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Lorraine LH: the voice of the San

 
Lorraine LH: the voice of the San
 

This week Tumisang Ramakoloi conversed with most the outspoken songwriter cum musician and United Kingdom (UK) based Motswana Lorraine Lionheart who believes she was raised to appreciate the ethic of kindness, universal love and the gift of creativity.

She is extremely vocal when it comes to issues affecting the San people of the Central Kalahari Game Reserve (CKGR); where she posited their treatment under the ruling government is extremely unjust and believes those in power are all to blame.“Through my involvement I hope to influence a lot of people to listen to the Basarwa and pay more attention to their plight. I hope to see one day Basarwa getting the respect, equal opportunities, the recognition they deserve and a fair share of Botswana. I want to go back home to a loving and tolerant nation that respects the rights of all human beings regardless of their differences. I hope to participate in reviving the dying Setswana culture of charity. I want to do my part to enhance an already beautiful image of Botswana, which is seriously threatened by failure to tackle issues such as this, successfully. And I believe we will change the Batswana’s negative perception and persecution of the Basarwa. No Motswana should feel insulted when called a Mosarwa. I believe this is the beginning of the end of the deadly circle of inherited prejudice. And I pledge to play my part,” she said this week. 

You are best renowned for advocating for the rights of the Basarwa, how have you used living in UK to communicate and engage other independent activists and organizations to drum up support for this issue?

I do not consider myself an advocate for Basarwa even though I do not object to being labelled as such. I believe I am just an ordinary concerned Motswana whose mission is to draw as much attention as necessary to the struggles of the Basarwa and to do everything in my power to let this tribe to be heard. The Basarwa community is not short of advocates, and they certainly do not need me to speak on their behalf. I am simply asking our government, Batswana and the international community to listen to Basarwa, and I do that out of the love of a tribe that fully raised me. 

Are there any independent organizations that you have roped in to help in your war against the resettlement of Basarwa form the Central Kgalagadi Game Reserve (CKGR) to the New Xade?

Currently I am building relationships selectively with organizations such as the Kwedom Council whose main focus is not only to fight for the rights of Basarwa, but also to empower Basarwa. In this bid I am prepared to work with more organizations and individuals for a common goal. Kwedon is an organization which promotes a culture of self reliance, self determination and effective participation of Basarwa in all activities that concern them, protect and promote Basarwa cultures by enhancing the formation of Basarwa cultural groups and encourage appropriate use of their culture in tourism activities to generate income and develop Basarwa languages and to promote their use in school.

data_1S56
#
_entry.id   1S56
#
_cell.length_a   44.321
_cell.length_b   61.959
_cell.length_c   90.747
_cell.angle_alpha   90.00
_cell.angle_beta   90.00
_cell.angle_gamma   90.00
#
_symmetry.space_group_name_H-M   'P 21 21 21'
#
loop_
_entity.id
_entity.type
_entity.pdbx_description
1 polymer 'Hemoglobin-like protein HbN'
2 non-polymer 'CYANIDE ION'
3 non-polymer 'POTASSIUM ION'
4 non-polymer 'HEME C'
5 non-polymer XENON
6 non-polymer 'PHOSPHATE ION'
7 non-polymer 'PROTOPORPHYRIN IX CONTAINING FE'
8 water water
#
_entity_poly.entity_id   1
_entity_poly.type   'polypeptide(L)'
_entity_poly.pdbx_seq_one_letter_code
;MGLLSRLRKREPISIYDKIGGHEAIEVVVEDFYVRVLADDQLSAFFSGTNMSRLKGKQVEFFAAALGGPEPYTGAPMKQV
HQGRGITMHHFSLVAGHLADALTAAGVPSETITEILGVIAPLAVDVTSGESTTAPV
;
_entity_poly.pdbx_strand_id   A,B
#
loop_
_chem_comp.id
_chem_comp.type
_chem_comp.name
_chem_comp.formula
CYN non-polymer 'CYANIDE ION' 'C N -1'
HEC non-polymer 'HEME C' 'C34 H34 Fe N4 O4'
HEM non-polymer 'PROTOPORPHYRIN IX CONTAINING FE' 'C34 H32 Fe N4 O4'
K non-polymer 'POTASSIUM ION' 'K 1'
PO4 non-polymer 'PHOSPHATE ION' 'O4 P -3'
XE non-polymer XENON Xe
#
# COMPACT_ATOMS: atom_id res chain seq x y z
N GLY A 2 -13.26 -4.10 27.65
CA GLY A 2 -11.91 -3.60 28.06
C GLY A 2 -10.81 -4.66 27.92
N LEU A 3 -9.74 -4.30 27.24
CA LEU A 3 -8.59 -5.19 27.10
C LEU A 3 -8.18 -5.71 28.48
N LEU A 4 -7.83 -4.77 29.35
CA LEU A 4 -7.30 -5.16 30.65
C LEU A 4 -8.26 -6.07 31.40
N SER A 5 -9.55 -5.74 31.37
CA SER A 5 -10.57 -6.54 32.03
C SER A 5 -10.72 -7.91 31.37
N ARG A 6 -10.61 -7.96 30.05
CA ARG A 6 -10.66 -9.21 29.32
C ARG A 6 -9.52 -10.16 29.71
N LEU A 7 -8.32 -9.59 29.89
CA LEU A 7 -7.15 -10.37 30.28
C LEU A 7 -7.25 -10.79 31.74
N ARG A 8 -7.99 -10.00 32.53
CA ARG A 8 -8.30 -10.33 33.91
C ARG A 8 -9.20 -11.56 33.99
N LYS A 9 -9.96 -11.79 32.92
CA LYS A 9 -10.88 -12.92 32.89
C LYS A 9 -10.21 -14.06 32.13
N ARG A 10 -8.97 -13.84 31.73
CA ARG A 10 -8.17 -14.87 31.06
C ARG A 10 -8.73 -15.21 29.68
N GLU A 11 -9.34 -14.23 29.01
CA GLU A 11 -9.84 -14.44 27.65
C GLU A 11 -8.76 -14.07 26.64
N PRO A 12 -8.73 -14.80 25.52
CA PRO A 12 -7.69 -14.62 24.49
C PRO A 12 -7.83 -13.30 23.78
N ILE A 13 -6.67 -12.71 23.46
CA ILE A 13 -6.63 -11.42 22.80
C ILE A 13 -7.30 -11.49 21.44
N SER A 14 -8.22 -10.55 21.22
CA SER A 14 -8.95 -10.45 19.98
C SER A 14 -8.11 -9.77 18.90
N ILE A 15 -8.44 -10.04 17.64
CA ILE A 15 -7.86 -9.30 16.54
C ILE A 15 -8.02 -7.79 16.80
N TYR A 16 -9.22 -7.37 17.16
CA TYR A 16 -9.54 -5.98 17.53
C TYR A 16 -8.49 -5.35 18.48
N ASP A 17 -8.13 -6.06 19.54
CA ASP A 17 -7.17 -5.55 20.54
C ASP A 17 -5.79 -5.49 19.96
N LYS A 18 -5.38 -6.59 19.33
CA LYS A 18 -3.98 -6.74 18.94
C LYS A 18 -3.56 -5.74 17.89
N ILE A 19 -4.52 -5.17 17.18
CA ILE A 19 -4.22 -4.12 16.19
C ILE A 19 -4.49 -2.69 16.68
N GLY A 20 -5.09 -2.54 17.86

Thus this means you don’t believe in cultural dynamicity and civilization? 

Of course I believe in civilization and cultural dynamicity, I would not be involved in this if I didn’t. However I do believe civilization means different things to different people. Basarwa were civilized way before we got our independence, and way before the adoption of the so-called modern civilization by our nation. I believe for anyone to call Basarwa uncivilized is not only a great insult but it is also a demonstration of incredible ignorance and generally just sad realization of what Western propaganda has done to us.

Being a poet, have you ever thought of using music and poetry for the maximum communication of your messages and campaign? 

Naturally yes I have. And I intend to. I will be releasing a charity single in October titled “The silent cry”. I intend to use this song as my first step to tackling the challenges of making my home town Gantsi, a street kids free town. This is just one of my many projects I have planned. As they say, charity begins at home.

Has this issue influenced your lyrical content?

I would say yes, however I have always wanted to write powerful songs, like my idol Buffy Saite –Marie, but somehow always went for the merely fun songs like “Solomon”, indulgent nature inspired songs like “The full moon” and generally songs that tell my life story. But I have learnt that not everything should be about me, and being so involved in this cause teaches me something new every day and I am now inspired to write songs that will change people’s lives not just songs that make them feel good temporarily. Silent cry is a song that talks about every individual’s ability to make a difference. Being kind to another human being does not require anyone to become wealthy first or academically educated. We all have eyes to see and ears to hear the silent cry of those less fortunate if we so choose to.